Of course, with so much demand, costs have risen as well. While costs will vary around the country due to the price of land, construction and permitting, Paul Fazio, CEO of SONNY’S The CarWash Factory, notes that the recent roaring economy means contractors and sub-contractors are extra busy, so they’re asking for a premium to take jobs and taking longer to do them. Labor, if you can find it, also costs more. In addition, even if you are not buying building materials from China, tariffs have made companies source here in the U.S., thus adding to the demand and driving up prices.  


But the costs to build a tunnel — easily 10% higher than they were a couple years ago — are not impacting people’s decisions to build, and our experts forecast that 2020 will be an even better year for construction than 2019. The average starting cost of a tunnel, for instance, is around $3 million to $3.5 million; however, the average cost of tunnels built is probably closer to $4.5 million — and owners will easily pay twice these amounts if the economics work for them. In addition, owners are now building bigger tunnels, so the prices rise respectively.

“We still have several more robust years of growth. I still think the technology side of the carwash business is going to continue to change and evolve, and it’s a game changer. I think you’re going to see a lot more technology advances to make it much more efficient to track customer habits and be able to serve them better. So, it’s making carwashing a real business from outside of the tunnel. It’s easier to scale because you’ve got a lot more technology.” — Jeff Pavone


“Building carwashes is a lot more expensive now than it ever has been, and [prices are] continuing to increase, but that’s not slowing people down,” according to David Begin, host of “The How of Carwashing” podcast, past president of the International Carwash Association and former owner of Wild Blue Carwash. “Typically, a lot of that has to do with tunnel length and the cost of land. People have access to a lot of capital, so whether it’s $4.5 million or $4.8 million, people are not flinching because it’s another 5% to 10% more money.” 

As with construction, Pavone is optimistic that 2020 will also see more activity than 2019 for mergers and acquisitions. In particular, he notes that many sellers are realizing they want to either take cash off the table or position themselves competitively against chains in the region.


Howard too surmises, “I think that one or more of the larger chains may merge in the next year or so, and I wouldn’t rule out an initial public offering (IPO) as well.”

Land of opportunity

Where exactly is all the expansion happening, though? The answer: everywhere. 

According to the experts, the entire country is a hotbed of growth. While macro-level regions are still important to individual companies, it’s the micro-level community — and what defines an “acceptably sized community” for a carwash — that is changing.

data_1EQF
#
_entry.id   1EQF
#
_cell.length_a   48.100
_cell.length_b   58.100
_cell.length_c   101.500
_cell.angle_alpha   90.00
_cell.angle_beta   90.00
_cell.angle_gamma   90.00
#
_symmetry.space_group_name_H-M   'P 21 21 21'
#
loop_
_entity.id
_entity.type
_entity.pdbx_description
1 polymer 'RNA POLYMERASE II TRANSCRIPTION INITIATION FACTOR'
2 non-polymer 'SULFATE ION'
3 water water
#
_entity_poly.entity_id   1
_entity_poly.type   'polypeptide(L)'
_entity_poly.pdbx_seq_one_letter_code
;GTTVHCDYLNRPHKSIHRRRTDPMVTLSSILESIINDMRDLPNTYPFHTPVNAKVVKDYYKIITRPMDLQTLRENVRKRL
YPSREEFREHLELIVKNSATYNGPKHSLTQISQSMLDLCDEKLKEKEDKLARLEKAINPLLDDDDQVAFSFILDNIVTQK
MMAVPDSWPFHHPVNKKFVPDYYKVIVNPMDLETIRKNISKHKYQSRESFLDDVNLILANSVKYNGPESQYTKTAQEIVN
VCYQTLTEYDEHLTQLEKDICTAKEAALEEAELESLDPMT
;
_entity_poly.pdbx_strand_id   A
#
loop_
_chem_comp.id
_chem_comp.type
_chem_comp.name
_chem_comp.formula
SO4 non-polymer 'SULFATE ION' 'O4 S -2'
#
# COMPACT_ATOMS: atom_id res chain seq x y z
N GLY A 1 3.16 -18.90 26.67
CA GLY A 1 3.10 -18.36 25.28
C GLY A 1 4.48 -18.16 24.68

Traditionally, Pavone states, there was a kind of formula tunnel carwashes were using when determining where to build: There needed to be so many people within three miles and so much traffic passing by per day. However, companies are now looking in towns perhaps only 20,000 people strong where there may not be much density for 10 miles around, but as long as they’re situated next to a larger retailer, like a Walmart, they do just fine. Many carwashes have found tremendous opportunities in these smaller towns and cities.


“I believe there is still enough white space in this niche of the industry to get excited about. You just have to be willing to find it and take advantage of it,” Fazio says. “We are seeing more and more companies that are willing to open or buy washes in any area as long as they believe that market can hold five to 10 more units, giving them reason to make that investment.”

A look at this year’s Top 50 map indicates how this trend is emerging. Overall, it shouldn’t come as a surprise that the Top 50 presence is heaviest in the Southwest and Southeast. Traditionally, there has also been a strong Midwestern presence east of the Mississippi River, and while those numbers have continued to grow, they are now also increasing in states west of the river, particularly in more southern states like Missouri and Kansas.

Oversaturated markets: Are we there yet?

Another reason carwashes should be looking outside of the larger metropolises is the threat of oversaturation. For instance, Pavone believes that Phoenix is perhaps the most saturated city in the country when it comes to carwashes, but he’s not convinced that it is oversaturated — yet. 

“I’m not sure the consumer has raised the flag and said we’re saturated, because the consumer has changed,” Pavone states, explaining that customers not only prefer more convenience and efficiency nowadays, but they are also washing their cars more than once a month.